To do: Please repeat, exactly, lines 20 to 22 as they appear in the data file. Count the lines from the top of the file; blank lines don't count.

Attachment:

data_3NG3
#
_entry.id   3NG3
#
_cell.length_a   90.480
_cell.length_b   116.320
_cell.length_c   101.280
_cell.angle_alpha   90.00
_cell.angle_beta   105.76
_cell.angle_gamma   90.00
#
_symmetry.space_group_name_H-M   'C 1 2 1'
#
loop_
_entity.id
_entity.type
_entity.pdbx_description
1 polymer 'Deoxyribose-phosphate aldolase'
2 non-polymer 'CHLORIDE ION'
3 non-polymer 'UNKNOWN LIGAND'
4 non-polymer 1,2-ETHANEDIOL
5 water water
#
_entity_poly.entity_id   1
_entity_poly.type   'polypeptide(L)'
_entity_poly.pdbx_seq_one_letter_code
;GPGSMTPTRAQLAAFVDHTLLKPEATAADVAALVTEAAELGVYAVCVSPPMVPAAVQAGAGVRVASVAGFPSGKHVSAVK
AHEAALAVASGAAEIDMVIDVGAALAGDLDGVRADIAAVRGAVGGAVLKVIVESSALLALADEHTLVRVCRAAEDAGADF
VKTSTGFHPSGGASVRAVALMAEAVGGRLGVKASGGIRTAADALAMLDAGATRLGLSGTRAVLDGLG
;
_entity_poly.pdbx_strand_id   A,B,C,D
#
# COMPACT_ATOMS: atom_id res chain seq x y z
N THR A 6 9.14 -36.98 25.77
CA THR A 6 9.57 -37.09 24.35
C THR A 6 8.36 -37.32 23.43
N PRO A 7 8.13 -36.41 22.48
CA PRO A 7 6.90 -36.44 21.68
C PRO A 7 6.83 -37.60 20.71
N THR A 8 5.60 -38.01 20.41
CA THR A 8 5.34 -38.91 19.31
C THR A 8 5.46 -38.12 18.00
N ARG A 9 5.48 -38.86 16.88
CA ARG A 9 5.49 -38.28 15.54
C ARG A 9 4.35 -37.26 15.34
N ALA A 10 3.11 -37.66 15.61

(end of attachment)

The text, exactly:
3 non-polymer 'UNKNOWN LIGAND'
4 non-polymer 1,2-ETHANEDIOL
5 water water